Page 4, 19th November 1976

19th November 1976
Page 4
Page 4, 19th November 1976 — So Great Britain stood supreme
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People: Eddie Waring
Locations: Hamlet

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So Great Britain stood supreme

NOW, I am assured, in the winter of our discontents, or something: I am not quite sure, quite what our dis contents are, but I do know one piece of good news.

With the pound rising and falling to such a degree to make even a Gladstone seasick; the temperature — political, economic and meteorological — causing Highs over the Tories, Low over Labour and continuing depression over the Liberals, yet with all these and even greater woes to tabulate, Great Britain last Saturday stood supreme.

As the fog rolled in from the sea to isolate the Continent yet again, the Great Britain Under-24 Rugby League Team trounced the French 19-2 (and the Frogs' 2 points were only from a penalty goal). As I did not witness most of the second half I must take the ref's word for the result, but why Great Britain should have been winning 19-0 at half-time and not score another point, I cannot understand.

Craven Park is a superb football ground. Each time I visit it I feel quite proprietorial, if not lordly. Along with my two £1 shares in the Hull and East Riding Co-op share should in a fit of magnaminity with my wife — with these two £1 shares I have five £1 shares in 'ull Kingston Rovers — "The Robins".

I suppose the truth will out, but Sometime or another I had to confess it, I have sold out to capitalism. 1 have five £1 shares in 'ull K.R.

True, I have never received a dividend, but few companies can have supplied their shareholders and customers with so much enjoyment, pain, anguish, elation and satisfaction over the past years. There are few greater thrills for a boy of 14 years or 40 than entering a football stadium, sensing the most of expectancy, the thill of anticipation, the excited chatter and wisecracking as in the time spent w ailing for the teams to appear.

Half an hour before the kick-off we thought the match might be cancelled. The fog about the ground made the stands as gaunt and fearsome as the battlements of Elsinore when Hamlet met his father's ghost.

It was as though some Hull washerwoman was standing at one end of the pitch and shaking a great grey blanket, which as it rose and fell nipped across the field.

She revealed as the game started particularly tantalising parts of the play as a figure melted into the mist carrying the ball away from his own half, only to reappear a few seconds later galloping in the opposite direction having apparently changed his jersey.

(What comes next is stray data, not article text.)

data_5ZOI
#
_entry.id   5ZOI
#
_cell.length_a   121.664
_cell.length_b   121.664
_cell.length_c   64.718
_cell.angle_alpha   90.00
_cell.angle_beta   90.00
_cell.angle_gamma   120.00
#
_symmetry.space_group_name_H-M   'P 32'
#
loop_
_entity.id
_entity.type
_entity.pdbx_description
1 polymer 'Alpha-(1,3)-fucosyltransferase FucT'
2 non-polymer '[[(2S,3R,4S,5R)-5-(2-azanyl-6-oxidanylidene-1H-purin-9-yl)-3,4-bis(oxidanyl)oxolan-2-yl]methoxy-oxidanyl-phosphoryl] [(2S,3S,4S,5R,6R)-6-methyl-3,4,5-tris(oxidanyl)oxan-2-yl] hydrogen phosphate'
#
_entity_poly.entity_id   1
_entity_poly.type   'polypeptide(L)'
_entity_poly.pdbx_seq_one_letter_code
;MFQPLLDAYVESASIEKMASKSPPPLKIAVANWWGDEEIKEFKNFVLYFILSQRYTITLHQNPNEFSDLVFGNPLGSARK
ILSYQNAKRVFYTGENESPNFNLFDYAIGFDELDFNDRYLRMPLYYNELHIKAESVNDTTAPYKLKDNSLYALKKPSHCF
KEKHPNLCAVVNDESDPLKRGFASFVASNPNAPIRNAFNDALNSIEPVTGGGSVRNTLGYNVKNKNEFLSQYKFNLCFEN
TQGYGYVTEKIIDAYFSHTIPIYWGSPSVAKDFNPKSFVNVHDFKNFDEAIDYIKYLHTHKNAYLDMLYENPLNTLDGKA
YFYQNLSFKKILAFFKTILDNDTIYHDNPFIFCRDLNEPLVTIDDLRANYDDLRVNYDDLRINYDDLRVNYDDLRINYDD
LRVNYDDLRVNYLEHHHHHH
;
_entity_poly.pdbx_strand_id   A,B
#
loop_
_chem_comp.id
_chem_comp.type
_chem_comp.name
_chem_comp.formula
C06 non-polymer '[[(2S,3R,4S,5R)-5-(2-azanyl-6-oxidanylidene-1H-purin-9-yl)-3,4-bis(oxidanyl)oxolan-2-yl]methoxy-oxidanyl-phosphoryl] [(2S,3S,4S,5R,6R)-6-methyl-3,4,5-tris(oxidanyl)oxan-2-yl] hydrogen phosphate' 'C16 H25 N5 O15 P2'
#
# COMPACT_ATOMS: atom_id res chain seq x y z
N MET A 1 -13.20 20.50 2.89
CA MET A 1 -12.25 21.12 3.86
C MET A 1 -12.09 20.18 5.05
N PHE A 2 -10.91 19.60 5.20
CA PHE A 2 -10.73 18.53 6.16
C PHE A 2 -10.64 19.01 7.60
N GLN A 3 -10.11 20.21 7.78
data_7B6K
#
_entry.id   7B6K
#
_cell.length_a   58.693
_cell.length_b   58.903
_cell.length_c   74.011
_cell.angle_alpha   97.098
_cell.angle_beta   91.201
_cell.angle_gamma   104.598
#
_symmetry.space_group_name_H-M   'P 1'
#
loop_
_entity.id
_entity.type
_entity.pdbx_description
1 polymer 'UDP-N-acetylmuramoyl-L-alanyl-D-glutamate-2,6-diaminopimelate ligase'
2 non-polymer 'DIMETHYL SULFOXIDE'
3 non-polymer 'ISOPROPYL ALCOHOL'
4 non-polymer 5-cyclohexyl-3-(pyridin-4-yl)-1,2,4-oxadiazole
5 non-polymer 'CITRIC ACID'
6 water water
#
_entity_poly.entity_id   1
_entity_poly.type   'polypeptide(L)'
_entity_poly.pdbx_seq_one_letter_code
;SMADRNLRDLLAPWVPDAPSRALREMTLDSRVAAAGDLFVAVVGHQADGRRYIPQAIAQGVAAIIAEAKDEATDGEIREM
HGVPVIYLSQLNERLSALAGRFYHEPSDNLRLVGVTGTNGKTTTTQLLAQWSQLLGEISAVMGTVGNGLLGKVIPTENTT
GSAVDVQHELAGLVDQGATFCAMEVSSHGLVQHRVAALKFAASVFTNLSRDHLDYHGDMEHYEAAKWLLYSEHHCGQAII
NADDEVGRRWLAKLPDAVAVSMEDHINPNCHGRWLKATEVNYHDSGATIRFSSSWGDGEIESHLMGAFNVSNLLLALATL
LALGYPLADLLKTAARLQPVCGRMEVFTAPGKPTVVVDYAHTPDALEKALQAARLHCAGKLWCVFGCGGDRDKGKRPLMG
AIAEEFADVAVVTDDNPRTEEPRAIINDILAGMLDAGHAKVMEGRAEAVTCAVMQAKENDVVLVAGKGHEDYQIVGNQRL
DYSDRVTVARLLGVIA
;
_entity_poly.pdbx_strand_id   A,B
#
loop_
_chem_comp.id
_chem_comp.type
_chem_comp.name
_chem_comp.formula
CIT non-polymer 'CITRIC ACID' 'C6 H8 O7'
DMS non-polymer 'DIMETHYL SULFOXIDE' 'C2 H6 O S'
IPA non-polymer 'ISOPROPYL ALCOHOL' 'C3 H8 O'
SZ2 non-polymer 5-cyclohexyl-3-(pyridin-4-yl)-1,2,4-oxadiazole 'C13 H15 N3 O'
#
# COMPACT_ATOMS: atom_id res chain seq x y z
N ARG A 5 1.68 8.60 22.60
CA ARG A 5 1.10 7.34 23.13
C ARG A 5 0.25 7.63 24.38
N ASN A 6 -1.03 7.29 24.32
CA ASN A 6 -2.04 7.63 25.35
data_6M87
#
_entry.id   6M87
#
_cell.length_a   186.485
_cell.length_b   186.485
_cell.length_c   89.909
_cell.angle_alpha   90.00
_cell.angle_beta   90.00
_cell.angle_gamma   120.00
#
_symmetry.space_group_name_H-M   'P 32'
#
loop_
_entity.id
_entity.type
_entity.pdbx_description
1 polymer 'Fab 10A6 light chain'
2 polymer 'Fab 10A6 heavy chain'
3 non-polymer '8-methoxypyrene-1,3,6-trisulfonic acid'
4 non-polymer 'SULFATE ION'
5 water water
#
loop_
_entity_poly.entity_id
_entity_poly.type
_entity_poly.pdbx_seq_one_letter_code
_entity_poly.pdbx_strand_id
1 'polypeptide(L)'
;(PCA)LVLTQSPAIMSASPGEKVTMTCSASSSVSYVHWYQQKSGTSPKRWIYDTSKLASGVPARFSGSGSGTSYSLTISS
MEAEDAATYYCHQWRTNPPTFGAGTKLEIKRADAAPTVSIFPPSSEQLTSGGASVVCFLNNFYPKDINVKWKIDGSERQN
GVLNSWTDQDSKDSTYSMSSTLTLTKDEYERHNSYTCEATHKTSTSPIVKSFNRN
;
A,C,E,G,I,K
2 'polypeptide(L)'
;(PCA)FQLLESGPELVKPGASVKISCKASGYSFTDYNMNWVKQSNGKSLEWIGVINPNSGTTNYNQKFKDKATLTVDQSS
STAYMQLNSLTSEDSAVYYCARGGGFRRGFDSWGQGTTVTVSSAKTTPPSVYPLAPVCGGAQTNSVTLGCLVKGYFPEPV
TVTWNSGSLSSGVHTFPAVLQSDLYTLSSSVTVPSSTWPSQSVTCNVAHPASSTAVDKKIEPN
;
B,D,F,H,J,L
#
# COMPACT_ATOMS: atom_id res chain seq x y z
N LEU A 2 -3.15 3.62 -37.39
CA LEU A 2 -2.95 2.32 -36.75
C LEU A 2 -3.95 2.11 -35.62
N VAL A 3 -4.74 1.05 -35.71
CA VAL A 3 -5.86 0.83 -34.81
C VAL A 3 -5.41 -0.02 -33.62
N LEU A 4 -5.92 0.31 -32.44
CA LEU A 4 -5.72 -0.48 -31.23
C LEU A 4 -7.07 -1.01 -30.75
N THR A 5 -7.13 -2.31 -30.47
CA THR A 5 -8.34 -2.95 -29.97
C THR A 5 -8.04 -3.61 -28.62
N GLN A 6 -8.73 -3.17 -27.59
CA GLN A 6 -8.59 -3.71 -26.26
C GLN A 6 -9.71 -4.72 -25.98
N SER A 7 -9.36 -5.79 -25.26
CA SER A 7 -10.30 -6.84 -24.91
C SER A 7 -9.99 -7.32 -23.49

There were a few supporters from France with us, apart from the of ficials. Brave souls they sang "Allen, La France" with courage, dedication and helplessness. We all looked pityingly on these strange foreigners trying to play "our" game. We admired their audacity that they had ventured so far north to join us in our tribal rituals. They really thought it was a game!

They came from Carcassonal and A rgnon and Toulouse, from the lands of the warm sun and wine to meet us on our own muddy ground, where in the chill and damp atmosphere we unrolled our secret weapons which came in with the tide — the fog, Cold, dank, wet, damp fog. Clinging like cotton wool; disappearing, reappearing, giving a new dimension to the Great Britain players whose white jerseys were but an extension of the mist, to he grasped at but never held, Players appeared and disappeared into the mist, disembodied spirits. The ball floated above the level of the fog kicked by an unseen boot to be caught by an unseen pair of hands. The washerwoman, satisfied with her work, started to put the blanket on the bed and smooth out the wrinkles.

Suddenly the scoreboard was in sight (still only 19-0) then the far stand and then a scrum, generating more steam than the Humber and North Sea combined; so the only figures to be dimly discerned were the backs on either side. The final hooter to signify the end of the match was so like a foghorn that there was a near panic as we believed the North Sea Ferry was joining for the British try-line: but we had won 19-2. I don't recall seeing the French score their two points, and many of Great Britain's I missed as well: but we won.

There were speeches after, toasts, kind words, singing. We all agreed it was a great match. The referee had seen the ball on at least six occasions. Granted the dulcet tones of Eddie Waring were not present to explain to the uninitiated, south of a line from the Mersey to the Humber, what it was all about. We, the initiated. knew. We had won, therefore it was a great game, a clasSic.

Despite all our troubles Great Britain can again parade with head held high. But, oh dear, 'ull K.R. lost at Wigan.




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